For instance, he recalls the devastating battle of Somme–one of the deadliest battles in human history–which claimed the lives of nearly 20,000 british soldiers. Tolkien was stationed just three miles from behind the enemy line during this attack when a German field gun bombarded his position. It was the first time Tolkien would be caught up in a deadly exchange and witness the gruesome aftermath of artillery. Loconte speculates that it may have been this experience that inspired the words of Beregond, a soldier in Gondor’s Army: “This is a great war long planned, and we are but one piece in it, whatever pride may say,” (The Return of the King, Bk 5, Ch 1).
Perhaps, Loconte continues, this incident can help us understand Tolkien’s detailed description of Frodo’s despair upon leaving his comfortable home in the Shire and encountering the Black Riders: “In that lonely place Frodo for the first time fully realized his homelessness and danger,” (65). Or, perhaps it is here where Tolkien finds his inspiration for the intense battle scenes at Siege of Gondor.
Lewis arrived in the Somme Valley on his 19th birthday sometime later. Loconte carefully considers the impact this experience had on a young, atheistic Lewis, and in doing so, agrees with Alister McGrath’s claim that Lewis’ wartime experience likely reinforced his atheism.
“Although we cannot know for certain,” says Loconte, “it does seem the shock of mortal combat stirred a fresh revulsion for the pious doctrines of his youth” (93).
Loconte builds the case that World War I didn’t just influence Lewis and Tolkien; it made them. And while it is a formidable and persuasive one, it is largely circumstantial, which he admits. As such, he is wary of making any definitive judgments about how and when, specifically, the war influenced each man. That means he is often left speculating, albeit in a cautious manner, about moments of literary inspiration or spiritual development during these years; unless it is otherwise apparent in a letter or journal entry.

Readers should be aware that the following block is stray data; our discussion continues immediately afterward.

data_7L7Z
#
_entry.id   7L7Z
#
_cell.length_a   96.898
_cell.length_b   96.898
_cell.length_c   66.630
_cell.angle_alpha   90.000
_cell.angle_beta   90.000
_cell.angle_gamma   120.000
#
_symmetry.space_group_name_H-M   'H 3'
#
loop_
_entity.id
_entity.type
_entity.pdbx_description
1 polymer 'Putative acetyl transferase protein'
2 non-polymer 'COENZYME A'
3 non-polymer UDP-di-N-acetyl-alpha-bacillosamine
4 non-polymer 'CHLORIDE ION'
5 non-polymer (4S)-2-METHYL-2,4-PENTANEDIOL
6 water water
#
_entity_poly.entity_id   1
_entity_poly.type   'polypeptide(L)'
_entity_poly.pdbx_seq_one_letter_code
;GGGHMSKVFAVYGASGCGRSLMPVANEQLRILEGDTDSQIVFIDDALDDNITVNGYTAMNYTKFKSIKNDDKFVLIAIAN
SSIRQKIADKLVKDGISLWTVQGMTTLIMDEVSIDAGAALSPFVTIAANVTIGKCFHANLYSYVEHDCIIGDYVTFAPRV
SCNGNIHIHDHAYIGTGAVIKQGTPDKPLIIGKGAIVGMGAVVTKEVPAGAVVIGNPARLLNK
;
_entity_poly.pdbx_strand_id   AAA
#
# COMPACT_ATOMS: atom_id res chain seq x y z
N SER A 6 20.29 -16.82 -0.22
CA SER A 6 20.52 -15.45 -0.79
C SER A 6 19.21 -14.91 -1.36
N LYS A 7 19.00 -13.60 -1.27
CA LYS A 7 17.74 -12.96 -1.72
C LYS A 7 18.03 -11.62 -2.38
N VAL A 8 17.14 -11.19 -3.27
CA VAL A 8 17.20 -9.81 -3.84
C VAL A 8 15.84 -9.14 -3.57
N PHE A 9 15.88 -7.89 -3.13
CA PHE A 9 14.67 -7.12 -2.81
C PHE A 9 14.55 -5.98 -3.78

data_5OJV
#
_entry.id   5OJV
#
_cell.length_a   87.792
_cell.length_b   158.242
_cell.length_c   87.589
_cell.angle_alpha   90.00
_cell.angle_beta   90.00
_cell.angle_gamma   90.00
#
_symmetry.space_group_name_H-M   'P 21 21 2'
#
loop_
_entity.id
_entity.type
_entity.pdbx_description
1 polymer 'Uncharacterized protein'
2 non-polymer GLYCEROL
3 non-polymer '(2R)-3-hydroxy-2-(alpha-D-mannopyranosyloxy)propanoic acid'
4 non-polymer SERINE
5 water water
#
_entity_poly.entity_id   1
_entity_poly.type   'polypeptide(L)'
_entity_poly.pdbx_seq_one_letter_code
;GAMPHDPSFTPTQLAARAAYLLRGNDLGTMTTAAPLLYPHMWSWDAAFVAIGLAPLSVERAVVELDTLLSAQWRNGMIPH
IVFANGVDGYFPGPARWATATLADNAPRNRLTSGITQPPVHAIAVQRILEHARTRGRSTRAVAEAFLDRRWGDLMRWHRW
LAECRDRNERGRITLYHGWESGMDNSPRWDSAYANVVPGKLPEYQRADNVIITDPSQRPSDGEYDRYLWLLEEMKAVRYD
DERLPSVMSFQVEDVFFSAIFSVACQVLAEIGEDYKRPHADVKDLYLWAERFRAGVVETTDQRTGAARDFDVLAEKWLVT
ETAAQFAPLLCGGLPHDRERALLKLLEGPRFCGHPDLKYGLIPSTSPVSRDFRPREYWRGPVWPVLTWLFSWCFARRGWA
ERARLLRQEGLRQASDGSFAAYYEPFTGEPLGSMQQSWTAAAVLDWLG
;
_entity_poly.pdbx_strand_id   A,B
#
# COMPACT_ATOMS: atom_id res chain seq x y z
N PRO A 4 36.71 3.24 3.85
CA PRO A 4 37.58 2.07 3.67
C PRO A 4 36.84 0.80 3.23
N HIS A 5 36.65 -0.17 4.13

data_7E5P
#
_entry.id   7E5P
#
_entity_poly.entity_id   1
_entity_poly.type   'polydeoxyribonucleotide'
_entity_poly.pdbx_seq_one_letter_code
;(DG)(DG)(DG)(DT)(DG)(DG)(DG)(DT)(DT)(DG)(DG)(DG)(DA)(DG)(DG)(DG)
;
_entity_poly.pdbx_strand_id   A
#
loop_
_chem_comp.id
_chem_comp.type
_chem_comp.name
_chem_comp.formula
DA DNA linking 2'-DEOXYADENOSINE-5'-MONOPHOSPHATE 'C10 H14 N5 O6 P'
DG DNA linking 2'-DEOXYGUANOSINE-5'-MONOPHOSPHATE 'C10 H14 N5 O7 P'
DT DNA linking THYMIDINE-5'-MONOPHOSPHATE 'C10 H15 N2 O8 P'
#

He deviates from this chary posture when his research leads to an objective fact about one of the authors. Take, for instance, the fact that the first story Tolkien ever wrote can be traced to his time as a WWI soldier. While recovering from trench fever, Loconte points out that Tolkien was writing, “The Fall of Gondolin,” which partially created the environment for his epic struggle in Middle Earth. Here, he deliberately sticks to the facts and surrounding context of the war. Loconte’s approach will delight those interested in World War I history; at times, it reads more like a historical account of the war then it does a biography of Lewis and Tolkien’s life.
The only real disappointment that a reader may encounter, in my view, is in Loconte’s chapter titles. All of them make reference to book titles or recognizable settings in the Lewis and Tolkien corpus, yet the following text in each chapter rarely dives deeply into said references (but we can forgive Loconte for such a minor thing!).